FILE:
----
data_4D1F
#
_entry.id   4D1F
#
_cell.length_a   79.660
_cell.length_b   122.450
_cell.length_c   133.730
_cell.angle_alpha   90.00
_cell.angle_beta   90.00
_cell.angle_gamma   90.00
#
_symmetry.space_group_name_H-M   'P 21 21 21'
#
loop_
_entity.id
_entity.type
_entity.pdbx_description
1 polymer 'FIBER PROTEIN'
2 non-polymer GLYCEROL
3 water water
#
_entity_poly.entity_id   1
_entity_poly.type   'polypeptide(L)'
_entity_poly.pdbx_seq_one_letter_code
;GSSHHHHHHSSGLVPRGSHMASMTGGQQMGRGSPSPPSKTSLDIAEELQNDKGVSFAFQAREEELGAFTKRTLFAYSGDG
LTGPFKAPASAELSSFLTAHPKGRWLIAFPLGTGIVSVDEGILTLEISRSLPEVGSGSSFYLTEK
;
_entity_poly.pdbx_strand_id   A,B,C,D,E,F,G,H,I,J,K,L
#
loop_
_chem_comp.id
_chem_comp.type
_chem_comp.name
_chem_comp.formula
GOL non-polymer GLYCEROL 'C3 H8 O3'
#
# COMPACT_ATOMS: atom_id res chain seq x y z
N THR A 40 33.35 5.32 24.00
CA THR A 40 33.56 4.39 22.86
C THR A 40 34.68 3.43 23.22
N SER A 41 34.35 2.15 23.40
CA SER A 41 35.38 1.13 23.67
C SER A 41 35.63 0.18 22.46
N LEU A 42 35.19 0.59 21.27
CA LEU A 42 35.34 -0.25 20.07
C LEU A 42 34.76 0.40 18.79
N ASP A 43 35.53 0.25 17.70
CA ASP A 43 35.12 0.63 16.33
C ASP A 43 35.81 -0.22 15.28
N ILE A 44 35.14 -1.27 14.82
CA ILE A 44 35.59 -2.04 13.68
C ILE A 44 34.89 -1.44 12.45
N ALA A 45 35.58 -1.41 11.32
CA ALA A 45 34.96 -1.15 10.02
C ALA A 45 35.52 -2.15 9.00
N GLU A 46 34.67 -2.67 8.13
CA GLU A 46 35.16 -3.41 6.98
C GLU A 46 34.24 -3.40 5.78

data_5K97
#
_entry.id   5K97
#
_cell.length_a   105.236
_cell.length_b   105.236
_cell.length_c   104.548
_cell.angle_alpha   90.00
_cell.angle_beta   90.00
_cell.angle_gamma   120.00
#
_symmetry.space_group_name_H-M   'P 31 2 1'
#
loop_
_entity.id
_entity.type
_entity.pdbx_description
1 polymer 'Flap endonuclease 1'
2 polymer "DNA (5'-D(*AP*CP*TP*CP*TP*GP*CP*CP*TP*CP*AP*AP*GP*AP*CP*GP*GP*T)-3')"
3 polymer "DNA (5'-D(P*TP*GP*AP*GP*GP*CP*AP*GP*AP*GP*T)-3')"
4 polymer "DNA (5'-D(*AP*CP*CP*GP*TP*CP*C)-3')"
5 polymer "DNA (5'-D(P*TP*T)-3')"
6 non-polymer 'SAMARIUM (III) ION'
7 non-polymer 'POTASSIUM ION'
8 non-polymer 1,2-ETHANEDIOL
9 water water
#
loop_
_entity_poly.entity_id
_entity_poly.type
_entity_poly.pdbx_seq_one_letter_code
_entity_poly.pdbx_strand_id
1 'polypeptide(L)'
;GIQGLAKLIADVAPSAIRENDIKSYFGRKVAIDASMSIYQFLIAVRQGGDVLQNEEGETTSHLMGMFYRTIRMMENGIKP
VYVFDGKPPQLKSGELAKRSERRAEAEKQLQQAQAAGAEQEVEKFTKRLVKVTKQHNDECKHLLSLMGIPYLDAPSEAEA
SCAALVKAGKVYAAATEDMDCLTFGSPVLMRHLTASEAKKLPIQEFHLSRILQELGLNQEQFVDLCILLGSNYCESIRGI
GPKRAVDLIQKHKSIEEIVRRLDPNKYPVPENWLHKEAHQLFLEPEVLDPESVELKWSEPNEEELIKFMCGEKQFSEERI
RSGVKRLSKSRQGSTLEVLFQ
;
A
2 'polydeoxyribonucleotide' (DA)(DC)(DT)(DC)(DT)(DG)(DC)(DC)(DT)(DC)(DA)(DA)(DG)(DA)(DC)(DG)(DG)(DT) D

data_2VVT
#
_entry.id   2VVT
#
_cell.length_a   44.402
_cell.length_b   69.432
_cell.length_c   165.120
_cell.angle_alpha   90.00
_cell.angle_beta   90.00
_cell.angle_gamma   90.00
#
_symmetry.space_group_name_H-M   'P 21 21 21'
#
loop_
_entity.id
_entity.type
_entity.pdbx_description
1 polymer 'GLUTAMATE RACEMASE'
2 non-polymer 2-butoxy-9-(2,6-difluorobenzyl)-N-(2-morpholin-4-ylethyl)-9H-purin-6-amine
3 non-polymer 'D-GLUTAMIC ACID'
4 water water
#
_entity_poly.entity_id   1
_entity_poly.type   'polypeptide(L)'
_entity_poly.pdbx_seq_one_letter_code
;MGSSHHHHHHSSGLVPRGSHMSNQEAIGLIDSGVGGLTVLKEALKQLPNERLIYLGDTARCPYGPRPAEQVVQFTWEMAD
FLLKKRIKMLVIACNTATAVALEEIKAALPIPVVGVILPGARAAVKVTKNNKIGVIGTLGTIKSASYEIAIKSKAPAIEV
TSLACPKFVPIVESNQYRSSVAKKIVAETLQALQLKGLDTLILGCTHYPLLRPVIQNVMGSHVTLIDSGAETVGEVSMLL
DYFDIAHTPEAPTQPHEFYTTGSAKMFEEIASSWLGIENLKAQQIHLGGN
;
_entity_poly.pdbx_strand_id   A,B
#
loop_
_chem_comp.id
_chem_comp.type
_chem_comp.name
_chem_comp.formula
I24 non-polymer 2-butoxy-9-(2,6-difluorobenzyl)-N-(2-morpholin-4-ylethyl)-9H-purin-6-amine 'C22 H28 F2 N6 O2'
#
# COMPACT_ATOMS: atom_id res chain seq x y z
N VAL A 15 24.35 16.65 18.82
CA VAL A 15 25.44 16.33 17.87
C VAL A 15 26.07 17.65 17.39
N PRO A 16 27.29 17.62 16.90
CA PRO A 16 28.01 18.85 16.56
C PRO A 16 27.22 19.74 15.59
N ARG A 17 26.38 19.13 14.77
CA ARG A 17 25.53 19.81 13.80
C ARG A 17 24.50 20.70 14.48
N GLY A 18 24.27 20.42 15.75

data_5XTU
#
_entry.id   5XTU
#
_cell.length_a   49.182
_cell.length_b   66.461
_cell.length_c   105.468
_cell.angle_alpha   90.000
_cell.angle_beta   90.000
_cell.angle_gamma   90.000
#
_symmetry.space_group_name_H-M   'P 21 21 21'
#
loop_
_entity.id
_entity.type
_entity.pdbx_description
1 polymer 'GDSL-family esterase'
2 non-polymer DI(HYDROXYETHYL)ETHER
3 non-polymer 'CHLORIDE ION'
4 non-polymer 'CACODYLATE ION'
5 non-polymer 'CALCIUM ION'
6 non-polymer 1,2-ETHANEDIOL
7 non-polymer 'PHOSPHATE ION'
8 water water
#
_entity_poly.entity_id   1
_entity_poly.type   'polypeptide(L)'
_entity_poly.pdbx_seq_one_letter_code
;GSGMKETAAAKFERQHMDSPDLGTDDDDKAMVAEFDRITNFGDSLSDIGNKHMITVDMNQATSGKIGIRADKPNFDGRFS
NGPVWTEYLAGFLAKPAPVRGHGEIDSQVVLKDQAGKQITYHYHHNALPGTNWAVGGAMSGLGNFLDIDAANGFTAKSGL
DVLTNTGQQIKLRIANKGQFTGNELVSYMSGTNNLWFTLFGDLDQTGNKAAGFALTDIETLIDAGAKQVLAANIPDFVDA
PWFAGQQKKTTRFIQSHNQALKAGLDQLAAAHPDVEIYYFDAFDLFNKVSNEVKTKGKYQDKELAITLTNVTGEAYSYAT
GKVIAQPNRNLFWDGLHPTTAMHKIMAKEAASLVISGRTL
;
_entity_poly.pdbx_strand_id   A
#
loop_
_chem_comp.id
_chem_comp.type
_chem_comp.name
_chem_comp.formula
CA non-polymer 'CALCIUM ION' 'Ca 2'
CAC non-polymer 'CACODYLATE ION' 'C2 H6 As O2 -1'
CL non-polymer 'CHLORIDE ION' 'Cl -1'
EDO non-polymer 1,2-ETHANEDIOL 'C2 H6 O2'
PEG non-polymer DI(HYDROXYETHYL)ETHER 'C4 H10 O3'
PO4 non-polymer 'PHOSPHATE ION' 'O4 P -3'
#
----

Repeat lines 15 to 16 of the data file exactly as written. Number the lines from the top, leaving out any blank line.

_entity.id
_entity.type